A funding increase for councils will be dependent on them increasing council tax bills.
Communities Secretary Robert Jenrick MP published the ‘Provisional local government finance settlement: England, 2021 to 2022’ before the Christmas parliamentary recess, alongside separate announcements on COVID-19 funding.
The settlement includes new funding for adult and children’s social care, and for councils with responsibility for services such as homelessness, planning, recycling and refuse collection.This will help meet cost and demand pressures in the new financial year.
There is also the potential to increase council core spending power by up to 4.5 per cent in 2021/22 to support vital local services.
However, the LGA has warned that more than 85 per cent of the potential core funding increase is dependent on councils increasing council tax by up to 5 per cent in 2021/22. This leaves councils facing a tough choice about whether to increase bills to bring in desperately needed funding to protect services when some households are facing significant burdens and challenges.
The ability to bring in extra council tax remains a sticking plaster and not a long-term solution. It falls short of the sustainable long-term funding that is needed to improve the services our communities and local economies will need to recover from the pandemic.
Councils need clarity and certainty about how all local services will be funded over the next few years and beyond. The LGA wants to see a three-year settlement and meaningful progress towards a long-term, sustainable solution to the adult social care funding crisis.
We are also calling for the Government to restart its Fair Funding Review, and for its business rates review to look at new sources of finance for councils, and different ways of incentivising growth. Business rates account for around a quarter of all council spending power.
The consultation on the provisional settlement closes on 16 January. The LGA will be responding and is urging councils to help shape its submission by sharing their views by emailing email@example.com.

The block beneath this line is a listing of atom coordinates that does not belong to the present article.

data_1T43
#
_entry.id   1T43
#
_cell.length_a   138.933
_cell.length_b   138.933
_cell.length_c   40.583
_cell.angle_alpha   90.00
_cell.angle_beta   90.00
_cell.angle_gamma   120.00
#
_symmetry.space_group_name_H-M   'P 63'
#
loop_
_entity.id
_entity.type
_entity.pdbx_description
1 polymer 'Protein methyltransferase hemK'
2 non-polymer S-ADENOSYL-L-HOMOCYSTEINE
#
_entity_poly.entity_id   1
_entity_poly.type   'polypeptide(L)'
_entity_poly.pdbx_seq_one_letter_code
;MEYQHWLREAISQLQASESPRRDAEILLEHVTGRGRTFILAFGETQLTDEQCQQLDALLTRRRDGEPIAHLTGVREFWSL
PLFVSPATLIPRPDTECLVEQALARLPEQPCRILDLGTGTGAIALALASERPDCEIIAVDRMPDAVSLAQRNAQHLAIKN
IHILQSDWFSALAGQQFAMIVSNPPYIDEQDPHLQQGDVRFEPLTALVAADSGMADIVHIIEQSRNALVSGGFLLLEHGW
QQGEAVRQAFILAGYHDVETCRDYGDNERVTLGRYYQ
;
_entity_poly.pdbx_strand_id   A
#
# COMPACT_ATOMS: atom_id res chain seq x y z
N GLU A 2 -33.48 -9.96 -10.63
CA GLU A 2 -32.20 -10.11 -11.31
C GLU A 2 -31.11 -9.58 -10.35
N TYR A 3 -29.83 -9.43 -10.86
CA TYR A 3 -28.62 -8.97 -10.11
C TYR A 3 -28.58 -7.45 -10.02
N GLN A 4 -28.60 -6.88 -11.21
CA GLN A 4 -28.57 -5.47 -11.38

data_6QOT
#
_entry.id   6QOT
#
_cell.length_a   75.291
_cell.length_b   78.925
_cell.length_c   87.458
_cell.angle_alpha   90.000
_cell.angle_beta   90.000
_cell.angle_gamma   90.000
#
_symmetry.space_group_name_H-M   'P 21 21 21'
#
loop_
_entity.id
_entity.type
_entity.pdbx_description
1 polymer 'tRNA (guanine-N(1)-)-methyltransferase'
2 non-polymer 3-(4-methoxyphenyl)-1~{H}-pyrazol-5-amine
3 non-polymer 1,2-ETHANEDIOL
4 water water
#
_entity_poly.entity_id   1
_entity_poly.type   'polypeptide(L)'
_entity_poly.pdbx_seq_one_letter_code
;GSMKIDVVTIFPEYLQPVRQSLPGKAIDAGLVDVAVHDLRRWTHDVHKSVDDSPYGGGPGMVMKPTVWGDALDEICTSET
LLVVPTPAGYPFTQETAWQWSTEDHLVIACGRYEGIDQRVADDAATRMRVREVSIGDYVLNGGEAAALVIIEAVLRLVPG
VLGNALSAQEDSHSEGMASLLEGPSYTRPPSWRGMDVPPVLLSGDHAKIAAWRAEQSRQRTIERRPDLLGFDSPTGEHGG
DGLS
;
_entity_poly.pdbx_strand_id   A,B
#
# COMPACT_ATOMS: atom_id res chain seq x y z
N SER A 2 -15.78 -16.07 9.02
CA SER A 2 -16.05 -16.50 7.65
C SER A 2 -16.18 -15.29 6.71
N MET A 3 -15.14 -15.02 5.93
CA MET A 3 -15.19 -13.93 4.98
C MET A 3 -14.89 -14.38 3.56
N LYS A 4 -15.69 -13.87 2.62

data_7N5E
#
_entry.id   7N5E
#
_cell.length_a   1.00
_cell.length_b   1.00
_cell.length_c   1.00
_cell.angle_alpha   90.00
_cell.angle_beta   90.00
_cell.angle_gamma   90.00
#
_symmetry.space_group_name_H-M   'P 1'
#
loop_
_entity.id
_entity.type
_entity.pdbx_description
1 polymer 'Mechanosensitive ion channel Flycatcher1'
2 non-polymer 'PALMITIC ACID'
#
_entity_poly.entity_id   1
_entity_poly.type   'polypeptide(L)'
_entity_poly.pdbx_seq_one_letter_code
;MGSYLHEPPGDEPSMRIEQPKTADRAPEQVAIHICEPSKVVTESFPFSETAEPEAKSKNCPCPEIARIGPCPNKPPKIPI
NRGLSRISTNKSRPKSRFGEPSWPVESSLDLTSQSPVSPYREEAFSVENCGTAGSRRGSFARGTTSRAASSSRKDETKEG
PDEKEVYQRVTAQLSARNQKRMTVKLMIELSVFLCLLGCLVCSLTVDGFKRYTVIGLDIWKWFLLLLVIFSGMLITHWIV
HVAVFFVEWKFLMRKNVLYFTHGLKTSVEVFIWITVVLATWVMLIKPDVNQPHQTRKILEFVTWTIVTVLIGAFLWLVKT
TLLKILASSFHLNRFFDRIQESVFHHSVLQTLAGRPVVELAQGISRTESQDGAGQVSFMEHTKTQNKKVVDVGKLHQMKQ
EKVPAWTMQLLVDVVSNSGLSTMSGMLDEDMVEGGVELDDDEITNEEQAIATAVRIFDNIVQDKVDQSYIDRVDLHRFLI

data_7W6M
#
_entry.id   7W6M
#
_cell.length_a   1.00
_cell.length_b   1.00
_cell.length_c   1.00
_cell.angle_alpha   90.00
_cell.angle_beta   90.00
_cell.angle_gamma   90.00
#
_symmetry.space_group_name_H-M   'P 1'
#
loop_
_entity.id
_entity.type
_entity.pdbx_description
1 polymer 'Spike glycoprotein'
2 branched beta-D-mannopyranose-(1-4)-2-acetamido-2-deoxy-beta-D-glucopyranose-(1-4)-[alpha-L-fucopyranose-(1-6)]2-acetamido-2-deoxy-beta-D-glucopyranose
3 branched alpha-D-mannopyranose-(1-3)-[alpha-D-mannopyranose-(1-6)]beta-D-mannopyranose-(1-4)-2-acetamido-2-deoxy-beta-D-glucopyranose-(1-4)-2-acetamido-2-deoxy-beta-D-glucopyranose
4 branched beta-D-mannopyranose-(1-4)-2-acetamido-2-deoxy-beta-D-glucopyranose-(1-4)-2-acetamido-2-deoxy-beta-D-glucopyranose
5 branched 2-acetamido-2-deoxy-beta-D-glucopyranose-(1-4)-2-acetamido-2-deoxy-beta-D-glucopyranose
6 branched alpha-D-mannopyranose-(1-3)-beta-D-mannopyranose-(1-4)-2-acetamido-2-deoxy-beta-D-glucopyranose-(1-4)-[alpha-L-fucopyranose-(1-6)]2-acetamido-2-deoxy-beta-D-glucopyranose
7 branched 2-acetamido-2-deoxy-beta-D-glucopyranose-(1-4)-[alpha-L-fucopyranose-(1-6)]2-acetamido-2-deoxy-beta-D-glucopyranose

Please also share your views or submissions to the Budget, which will be on 3 March and will set out the next phase of the Government’s plan to tackle COVID-19 and protect jobs. The deadline for written Budget representations to the Treasury is 14 January.
Key funding announcements
Adult and children’s social care
- Additional Social Care Grant of £300 million for adult and children’s services.
- Current social care funding to continue in 2021/22.
LGA view: “The £300 million sum is not significant in comparison to the cost pressures these services face. It is disappointing that the improved Better Care Fund has been frozen.”
- Referendum threshold is 2 per cent, or the higher of either 2 per cent or £5 on a Band D bill for shire districts.
- 3 per cent adult social care precept, can be spread over two years.
LGA view: “An increase in council tax of up to 5 per cent will place a significant burden on households. In addition, increasing council tax raises different amounts of money in different parts of the country, unrelated to need. Council tax rises are not a sustainable solution to funding adult social care.”
- No information about the national total, or individual council allocations, of the public health grant for 2021/22.
LGA view: “We call on government to provide councils with clarity on the public health funding available in 2021/22 as a matter of urgency. The current delay to the announcement is making it extremely difficult for councils to plan effectively at a time when public health services are vital to the fight against COVID-19.”